The Genesis of a Tune in the Mind: An Interview Study About Novel Involuntary Musical Imagery Repetition

Floridou, Georgia A.; Mencke, Iris; Caprini, Francesco and Müllensiefen, Daniel. 2023. The Genesis of a Tune in the Mind: An Interview Study About Novel Involuntary Musical Imagery Repetition. Music & Science, ISSN 2059-2043 [Article] (In Press)

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Abstract or Description

Musical creativity, as a cognitive process, is inherently associated with musical imagery. Several composers have claimed to have composed music based on creative ideas that emerged involuntarily in their minds in the form of musical imagery. Research on musical imagery has been growing steadily, yet studies exploring its link to creativity have been scarce. Furthermore, although reports in the musical imagery literature reveal the existence of novel involuntary musical imagery repetition (IMIR, i.e., music that comes to the mind spontaneously and repeatedly), research to date has focused on familiar IMIR. In a semistructured interview with six composers, we investigated the internal and external experience of the novel IMIR. Based on grounded theory analysis, two descriptive models emerged: the first model indicated that the intramusical features of novel IMIR were described in terms of musical, technical, and linguistic dimensions. The repetition within novel IMIR was related to functional outcomes associated with experience, and there was a sense of familiarity when experiencing novel IMIR. The occurrence of novel IMIR was more likely when individuals reported being in specific mental and physical states. Finally, the emotional valence associated with the novel IMIR was classified as mainly positive. The second model indicated a variety of methods to aid the translation of internal novel IMIR into external musical composition and a range of factors that influence the success of that translation. The findings are discussed in the context of existing literature on creativity, musical imagery, and spontaneous cognition.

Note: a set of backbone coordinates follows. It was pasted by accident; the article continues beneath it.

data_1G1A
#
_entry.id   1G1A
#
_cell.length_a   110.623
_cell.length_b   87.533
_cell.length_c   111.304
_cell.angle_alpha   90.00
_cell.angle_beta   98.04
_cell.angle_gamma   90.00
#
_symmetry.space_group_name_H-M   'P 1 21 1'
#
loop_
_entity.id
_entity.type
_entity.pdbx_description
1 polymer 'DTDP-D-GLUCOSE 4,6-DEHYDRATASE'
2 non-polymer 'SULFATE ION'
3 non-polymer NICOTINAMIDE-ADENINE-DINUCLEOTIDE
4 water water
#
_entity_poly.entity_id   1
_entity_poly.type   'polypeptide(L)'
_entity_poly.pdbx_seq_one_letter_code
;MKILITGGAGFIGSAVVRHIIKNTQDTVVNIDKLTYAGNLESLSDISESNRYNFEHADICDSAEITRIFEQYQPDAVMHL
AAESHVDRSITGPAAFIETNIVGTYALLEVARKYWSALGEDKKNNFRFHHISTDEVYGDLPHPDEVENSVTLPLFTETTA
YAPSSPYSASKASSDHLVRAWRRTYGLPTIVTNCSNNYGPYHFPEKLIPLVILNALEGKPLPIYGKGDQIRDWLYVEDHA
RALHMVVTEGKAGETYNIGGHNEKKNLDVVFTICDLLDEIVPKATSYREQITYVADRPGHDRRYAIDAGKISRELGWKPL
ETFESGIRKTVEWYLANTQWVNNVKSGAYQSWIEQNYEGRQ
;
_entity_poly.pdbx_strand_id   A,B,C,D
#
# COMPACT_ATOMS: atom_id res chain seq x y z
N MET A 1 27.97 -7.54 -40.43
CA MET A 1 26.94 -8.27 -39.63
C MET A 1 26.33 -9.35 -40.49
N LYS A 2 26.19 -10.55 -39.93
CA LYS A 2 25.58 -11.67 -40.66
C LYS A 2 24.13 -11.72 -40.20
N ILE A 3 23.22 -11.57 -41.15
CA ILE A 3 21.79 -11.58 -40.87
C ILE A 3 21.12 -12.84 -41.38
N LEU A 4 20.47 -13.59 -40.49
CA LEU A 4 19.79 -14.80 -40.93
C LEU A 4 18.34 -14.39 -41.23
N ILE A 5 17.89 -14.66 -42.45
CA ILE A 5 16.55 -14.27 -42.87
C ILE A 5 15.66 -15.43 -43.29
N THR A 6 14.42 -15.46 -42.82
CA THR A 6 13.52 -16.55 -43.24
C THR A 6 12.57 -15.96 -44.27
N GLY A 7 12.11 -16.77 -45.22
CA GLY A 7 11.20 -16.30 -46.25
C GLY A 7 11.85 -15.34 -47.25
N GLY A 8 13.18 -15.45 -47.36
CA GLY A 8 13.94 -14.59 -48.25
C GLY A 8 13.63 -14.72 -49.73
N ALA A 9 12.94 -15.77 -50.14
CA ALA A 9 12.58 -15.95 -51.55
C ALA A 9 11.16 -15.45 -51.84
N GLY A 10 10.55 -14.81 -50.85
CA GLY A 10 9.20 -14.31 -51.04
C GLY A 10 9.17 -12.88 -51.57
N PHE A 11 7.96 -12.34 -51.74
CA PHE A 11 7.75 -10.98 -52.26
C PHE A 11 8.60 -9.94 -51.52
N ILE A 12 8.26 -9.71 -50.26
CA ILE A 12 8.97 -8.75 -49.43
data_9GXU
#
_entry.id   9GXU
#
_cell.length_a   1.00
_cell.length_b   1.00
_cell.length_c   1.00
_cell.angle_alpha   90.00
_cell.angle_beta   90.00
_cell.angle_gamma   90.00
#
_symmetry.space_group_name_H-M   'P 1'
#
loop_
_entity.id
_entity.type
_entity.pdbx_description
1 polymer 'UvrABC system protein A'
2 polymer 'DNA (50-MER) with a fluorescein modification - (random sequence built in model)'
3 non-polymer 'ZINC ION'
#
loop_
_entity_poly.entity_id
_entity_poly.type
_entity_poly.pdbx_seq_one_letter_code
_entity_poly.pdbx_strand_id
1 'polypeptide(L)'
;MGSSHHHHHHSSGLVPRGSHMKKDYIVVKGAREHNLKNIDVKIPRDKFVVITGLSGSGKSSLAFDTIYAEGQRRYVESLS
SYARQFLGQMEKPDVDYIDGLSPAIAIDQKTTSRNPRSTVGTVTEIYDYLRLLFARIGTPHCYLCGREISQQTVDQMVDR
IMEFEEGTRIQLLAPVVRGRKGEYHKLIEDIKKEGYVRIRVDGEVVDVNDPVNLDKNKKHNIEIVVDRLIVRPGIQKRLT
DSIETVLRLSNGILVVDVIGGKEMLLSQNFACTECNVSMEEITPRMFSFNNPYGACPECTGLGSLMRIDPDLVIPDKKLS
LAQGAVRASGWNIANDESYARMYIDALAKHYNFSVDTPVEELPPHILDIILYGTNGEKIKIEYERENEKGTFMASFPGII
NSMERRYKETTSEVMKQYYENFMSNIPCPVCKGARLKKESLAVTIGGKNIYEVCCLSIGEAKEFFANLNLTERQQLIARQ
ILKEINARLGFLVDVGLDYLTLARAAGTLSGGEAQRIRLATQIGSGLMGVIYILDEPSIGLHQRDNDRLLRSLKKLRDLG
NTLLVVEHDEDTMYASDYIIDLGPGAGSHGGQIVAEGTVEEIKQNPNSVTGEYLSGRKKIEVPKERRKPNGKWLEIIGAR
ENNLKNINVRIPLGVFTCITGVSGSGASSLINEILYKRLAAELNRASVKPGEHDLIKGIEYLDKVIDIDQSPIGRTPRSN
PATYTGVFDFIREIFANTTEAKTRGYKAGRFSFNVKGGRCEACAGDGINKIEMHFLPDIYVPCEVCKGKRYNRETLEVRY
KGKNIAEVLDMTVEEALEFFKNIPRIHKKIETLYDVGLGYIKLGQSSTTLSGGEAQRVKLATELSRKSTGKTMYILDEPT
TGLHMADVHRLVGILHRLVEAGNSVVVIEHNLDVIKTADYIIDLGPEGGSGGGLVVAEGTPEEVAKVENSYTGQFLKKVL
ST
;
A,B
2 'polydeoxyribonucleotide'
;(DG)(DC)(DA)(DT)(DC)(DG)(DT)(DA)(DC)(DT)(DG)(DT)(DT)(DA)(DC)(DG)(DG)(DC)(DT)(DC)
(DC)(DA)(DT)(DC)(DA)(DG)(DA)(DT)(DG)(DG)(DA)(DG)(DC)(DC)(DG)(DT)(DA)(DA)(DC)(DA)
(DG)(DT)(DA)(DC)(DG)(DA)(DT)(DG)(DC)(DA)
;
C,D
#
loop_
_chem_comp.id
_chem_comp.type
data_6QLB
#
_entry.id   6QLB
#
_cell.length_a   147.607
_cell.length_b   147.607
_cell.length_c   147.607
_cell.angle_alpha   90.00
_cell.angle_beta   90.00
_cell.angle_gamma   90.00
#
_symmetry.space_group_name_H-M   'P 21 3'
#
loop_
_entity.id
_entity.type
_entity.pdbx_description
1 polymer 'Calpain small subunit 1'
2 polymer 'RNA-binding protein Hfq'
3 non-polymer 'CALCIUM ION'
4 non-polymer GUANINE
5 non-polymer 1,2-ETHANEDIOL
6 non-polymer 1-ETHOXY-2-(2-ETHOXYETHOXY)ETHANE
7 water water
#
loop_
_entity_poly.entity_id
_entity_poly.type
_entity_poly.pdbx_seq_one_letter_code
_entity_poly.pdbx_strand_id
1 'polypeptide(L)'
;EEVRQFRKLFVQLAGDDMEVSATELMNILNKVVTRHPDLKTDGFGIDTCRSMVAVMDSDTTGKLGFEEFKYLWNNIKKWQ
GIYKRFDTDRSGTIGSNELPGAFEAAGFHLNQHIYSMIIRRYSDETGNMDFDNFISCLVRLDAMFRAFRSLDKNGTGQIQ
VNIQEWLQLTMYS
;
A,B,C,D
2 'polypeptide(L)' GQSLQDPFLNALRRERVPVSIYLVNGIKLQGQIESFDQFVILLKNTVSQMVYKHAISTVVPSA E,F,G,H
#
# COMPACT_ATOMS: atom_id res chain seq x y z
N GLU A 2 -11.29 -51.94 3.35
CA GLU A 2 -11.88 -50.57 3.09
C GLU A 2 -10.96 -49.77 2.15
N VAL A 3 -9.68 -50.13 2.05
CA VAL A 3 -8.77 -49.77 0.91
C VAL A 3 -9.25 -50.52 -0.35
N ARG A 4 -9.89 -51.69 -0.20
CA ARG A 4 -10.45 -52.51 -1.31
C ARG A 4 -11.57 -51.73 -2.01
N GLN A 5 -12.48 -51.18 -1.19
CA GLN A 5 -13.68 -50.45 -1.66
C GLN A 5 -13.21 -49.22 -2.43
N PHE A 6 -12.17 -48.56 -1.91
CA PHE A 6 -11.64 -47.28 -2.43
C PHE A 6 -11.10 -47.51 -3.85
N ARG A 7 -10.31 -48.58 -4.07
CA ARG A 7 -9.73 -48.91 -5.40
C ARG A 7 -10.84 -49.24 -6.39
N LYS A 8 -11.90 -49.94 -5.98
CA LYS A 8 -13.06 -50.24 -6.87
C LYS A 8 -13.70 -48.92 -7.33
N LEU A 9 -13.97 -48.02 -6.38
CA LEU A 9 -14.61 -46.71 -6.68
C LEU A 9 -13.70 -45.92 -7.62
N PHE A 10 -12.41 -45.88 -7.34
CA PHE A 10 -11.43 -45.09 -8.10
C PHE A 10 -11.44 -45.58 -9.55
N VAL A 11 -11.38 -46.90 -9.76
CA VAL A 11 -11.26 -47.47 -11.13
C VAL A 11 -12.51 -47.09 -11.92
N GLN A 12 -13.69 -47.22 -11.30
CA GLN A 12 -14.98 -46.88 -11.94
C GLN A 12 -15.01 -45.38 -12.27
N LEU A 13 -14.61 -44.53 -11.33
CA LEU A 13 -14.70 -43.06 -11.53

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Funding: The authors disclosed receipt of the following financial support for the research, authorship, and/or publication of this article: GAF was funded through the Program “Scholarships Following Individualized Evaluation, 2012–2014” of the Greek State Scholarships Foundation, from resources of the Operational Program “Education and Lifelong Learning” of the European Social Fund and the National Strategic Reference Framework, 2007–2013.

Data Access Statement:

Owing to the sensitive nature of the data, information created or analyzed during the current study is available from the corresponding author (Dr. Georgia A. Floridou, on reasonable request to bona fide researchers.


Composers, creativity, earworms, musical imagery, novel involuntary musical imagery repetition

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3 September 2023Accepted
9 October 2023Published Online

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Date Deposited:

13 Dec 2023 14:19

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13 Dec 2023 14:19

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Yes, this version has been peer-reviewed.


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